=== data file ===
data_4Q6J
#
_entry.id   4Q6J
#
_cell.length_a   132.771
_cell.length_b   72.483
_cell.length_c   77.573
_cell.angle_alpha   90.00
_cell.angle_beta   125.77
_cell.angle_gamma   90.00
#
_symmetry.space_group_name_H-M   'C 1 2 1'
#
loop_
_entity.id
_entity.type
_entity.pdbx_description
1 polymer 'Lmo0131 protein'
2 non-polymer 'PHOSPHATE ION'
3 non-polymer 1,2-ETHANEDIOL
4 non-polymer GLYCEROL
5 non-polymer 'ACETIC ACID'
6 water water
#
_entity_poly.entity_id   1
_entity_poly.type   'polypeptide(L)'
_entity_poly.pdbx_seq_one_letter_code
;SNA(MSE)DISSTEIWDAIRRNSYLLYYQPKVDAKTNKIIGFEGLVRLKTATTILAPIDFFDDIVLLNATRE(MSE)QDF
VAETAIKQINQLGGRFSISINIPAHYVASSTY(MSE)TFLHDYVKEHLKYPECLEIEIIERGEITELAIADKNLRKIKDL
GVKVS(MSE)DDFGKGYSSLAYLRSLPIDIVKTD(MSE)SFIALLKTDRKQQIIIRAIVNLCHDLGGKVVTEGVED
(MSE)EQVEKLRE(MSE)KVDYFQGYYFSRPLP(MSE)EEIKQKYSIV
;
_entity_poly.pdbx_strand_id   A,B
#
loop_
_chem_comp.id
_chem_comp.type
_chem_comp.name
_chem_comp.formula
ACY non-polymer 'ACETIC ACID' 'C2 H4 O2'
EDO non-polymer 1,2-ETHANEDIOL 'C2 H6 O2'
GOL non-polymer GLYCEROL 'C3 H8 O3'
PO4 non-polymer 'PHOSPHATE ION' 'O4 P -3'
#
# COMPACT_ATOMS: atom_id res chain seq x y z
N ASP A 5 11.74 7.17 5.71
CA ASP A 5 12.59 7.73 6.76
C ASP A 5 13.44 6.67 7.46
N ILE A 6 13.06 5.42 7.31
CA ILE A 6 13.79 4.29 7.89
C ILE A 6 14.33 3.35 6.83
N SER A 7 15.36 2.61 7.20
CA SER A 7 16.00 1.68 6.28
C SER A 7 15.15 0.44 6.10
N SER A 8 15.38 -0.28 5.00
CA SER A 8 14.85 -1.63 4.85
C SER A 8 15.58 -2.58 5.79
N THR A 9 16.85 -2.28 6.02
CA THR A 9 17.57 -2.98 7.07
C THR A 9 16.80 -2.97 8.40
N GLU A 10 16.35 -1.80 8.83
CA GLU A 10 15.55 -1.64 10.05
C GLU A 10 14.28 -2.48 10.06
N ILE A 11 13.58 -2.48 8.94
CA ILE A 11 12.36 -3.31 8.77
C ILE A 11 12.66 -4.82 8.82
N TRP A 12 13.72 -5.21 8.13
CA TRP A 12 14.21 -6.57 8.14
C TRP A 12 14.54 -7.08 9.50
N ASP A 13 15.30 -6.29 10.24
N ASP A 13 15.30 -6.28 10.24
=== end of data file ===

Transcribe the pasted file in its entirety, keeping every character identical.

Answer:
data_4Q6J
#
_entry.id   4Q6J
#
_cell.length_a   132.771
_cell.length_b   72.483
_cell.length_c   77.573
_cell.angle_alpha   90.00
_cell.angle_beta   125.77
_cell.angle_gamma   90.00
#
_symmetry.space_group_name_H-M   'C 1 2 1'
#
loop_
_entity.id
_entity.type
_entity.pdbx_description
1 polymer 'Lmo0131 protein'
2 non-polymer 'PHOSPHATE ION'
3 non-polymer 1,2-ETHANEDIOL
4 non-polymer GLYCEROL
5 non-polymer 'ACETIC ACID'
6 water water
#
_entity_poly.entity_id   1
_entity_poly.type   'polypeptide(L)'
_entity_poly.pdbx_seq_one_letter_code
;SNA(MSE)DISSTEIWDAIRRNSYLLYYQPKVDAKTNKIIGFEGLVRLKTATTILAPIDFFDDIVLLNATRE(MSE)QDF
VAETAIKQINQLGGRFSISINIPAHYVASSTY(MSE)TFLHDYVKEHLKYPECLEIEIIERGEITELAIADKNLRKIKDL
GVKVS(MSE)DDFGKGYSSLAYLRSLPIDIVKTD(MSE)SFIALLKTDRKQQIIIRAIVNLCHDLGGKVVTEGVED
(MSE)EQVEKLRE(MSE)KVDYFQGYYFSRPLP(MSE)EEIKQKYSIV
;
_entity_poly.pdbx_strand_id   A,B
#
loop_
_chem_comp.id
_chem_comp.type
_chem_comp.name
_chem_comp.formula
ACY non-polymer 'ACETIC ACID' 'C2 H4 O2'
EDO non-polymer 1,2-ETHANEDIOL 'C2 H6 O2'
GOL non-polymer GLYCEROL 'C3 H8 O3'
PO4 non-polymer 'PHOSPHATE ION' 'O4 P -3'
#
# COMPACT_ATOMS: atom_id res chain seq x y z
N ASP A 5 11.74 7.17 5.71
CA ASP A 5 12.59 7.73 6.76
C ASP A 5 13.44 6.67 7.46
N ILE A 6 13.06 5.42 7.31
CA ILE A 6 13.79 4.29 7.89
C ILE A 6 14.33 3.35 6.83
N SER A 7 15.36 2.61 7.20
CA SER A 7 16.00 1.68 6.28
C SER A 7 15.15 0.44 6.10
N SER A 8 15.38 -0.28 5.00
CA SER A 8 14.85 -1.63 4.85
C SER A 8 15.58 -2.58 5.79
N THR A 9 16.85 -2.28 6.02
CA THR A 9 17.57 -2.98 7.07
C THR A 9 16.80 -2.97 8.40
N GLU A 10 16.35 -1.80 8.83
CA GLU A 10 15.55 -1.64 10.05
C GLU A 10 14.28 -2.48 10.06
N ILE A 11 13.58 -2.48 8.94
CA ILE A 11 12.36 -3.31 8.77
C ILE A 11 12.66 -4.82 8.82
N TRP A 12 13.72 -5.21 8.13
CA TRP A 12 14.21 -6.57 8.14
C TRP A 12 14.54 -7.08 9.50
N ASP A 13 15.30 -6.29 10.24
N ASP A 13 15.30 -6.28 10.24